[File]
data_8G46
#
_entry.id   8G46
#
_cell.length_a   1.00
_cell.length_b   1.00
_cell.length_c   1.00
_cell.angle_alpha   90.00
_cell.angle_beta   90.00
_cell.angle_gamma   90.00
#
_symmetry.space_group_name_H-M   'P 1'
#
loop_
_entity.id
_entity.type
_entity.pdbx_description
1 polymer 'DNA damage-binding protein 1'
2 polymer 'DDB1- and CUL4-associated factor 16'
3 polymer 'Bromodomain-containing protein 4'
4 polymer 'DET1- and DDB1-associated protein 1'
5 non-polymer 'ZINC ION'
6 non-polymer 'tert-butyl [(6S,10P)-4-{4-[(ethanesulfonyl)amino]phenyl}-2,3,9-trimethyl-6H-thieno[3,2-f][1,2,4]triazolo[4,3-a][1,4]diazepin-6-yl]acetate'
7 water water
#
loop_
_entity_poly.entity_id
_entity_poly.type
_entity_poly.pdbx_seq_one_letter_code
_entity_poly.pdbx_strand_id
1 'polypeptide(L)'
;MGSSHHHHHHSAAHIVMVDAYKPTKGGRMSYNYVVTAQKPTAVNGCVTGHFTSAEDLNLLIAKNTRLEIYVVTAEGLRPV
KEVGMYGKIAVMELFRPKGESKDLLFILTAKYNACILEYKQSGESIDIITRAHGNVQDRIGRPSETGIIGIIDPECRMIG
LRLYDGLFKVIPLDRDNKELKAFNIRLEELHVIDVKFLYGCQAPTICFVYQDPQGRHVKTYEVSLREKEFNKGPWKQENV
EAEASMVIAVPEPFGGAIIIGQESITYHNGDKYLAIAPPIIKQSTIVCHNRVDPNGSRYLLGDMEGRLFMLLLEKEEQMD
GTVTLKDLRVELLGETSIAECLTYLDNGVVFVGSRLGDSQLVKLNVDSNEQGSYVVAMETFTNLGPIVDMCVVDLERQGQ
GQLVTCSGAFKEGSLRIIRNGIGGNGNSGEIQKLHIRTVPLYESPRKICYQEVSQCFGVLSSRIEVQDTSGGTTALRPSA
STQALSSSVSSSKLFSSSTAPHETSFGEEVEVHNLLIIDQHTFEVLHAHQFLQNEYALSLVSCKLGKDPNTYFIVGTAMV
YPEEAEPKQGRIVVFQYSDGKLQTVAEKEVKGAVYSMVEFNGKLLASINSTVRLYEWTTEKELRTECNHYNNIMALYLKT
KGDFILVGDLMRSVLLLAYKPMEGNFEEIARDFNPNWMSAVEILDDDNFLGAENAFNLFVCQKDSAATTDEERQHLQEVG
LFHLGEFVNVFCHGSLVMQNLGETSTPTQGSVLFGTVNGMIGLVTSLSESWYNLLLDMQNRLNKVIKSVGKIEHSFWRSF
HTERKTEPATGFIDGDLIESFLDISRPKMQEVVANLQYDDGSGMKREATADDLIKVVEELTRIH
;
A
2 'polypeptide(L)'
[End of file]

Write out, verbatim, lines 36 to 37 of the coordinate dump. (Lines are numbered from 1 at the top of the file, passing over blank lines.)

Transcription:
GTVTLKDLRVELLGETSIAECLTYLDNGVVFVGSRLGDSQLVKLNVDSNEQGSYVVAMETFTNLGPIVDMCVVDLERQGQ
GQLVTCSGAFKEGSLRIIRNGIGGNGNSGEIQKLHIRTVPLYESPRKICYQEVSQCFGVLSSRIEVQDTSGGTTALRPSA